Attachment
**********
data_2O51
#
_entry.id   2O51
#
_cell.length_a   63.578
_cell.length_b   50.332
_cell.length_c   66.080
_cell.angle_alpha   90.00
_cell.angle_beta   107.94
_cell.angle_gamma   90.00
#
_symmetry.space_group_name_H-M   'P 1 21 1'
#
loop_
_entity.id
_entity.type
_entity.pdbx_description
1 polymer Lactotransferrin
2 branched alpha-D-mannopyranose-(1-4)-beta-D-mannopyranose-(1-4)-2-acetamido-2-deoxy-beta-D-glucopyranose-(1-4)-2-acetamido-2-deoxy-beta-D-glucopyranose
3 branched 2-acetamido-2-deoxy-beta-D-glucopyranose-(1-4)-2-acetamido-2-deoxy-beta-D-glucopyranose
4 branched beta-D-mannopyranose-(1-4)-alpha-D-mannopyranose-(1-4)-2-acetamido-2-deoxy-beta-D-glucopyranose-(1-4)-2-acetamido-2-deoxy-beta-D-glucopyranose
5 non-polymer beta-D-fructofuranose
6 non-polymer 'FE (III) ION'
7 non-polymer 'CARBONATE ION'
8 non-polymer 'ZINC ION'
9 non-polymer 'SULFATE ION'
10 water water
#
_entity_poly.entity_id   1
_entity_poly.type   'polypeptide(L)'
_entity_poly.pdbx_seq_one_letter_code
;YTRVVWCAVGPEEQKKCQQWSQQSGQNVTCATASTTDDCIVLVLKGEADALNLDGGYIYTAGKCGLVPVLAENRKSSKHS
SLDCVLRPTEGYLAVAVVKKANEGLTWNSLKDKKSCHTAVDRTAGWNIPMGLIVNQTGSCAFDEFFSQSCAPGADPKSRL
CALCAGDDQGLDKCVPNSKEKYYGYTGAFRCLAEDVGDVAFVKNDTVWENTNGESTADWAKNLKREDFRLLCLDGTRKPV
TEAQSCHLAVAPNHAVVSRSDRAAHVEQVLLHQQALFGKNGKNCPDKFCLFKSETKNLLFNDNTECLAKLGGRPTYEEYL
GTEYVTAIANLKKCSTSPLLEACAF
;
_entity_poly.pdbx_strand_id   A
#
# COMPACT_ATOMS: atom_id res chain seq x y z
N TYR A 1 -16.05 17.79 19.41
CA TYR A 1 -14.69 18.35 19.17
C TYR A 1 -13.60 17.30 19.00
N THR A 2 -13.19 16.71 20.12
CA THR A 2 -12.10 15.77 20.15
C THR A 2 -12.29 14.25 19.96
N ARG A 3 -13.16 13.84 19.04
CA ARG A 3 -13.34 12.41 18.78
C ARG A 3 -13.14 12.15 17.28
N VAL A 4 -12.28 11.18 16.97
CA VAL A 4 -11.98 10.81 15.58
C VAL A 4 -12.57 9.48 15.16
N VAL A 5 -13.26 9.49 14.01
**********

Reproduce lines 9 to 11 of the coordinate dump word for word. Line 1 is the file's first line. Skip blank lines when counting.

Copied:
_cell.angle_beta   107.94
_cell.angle_gamma   90.00
#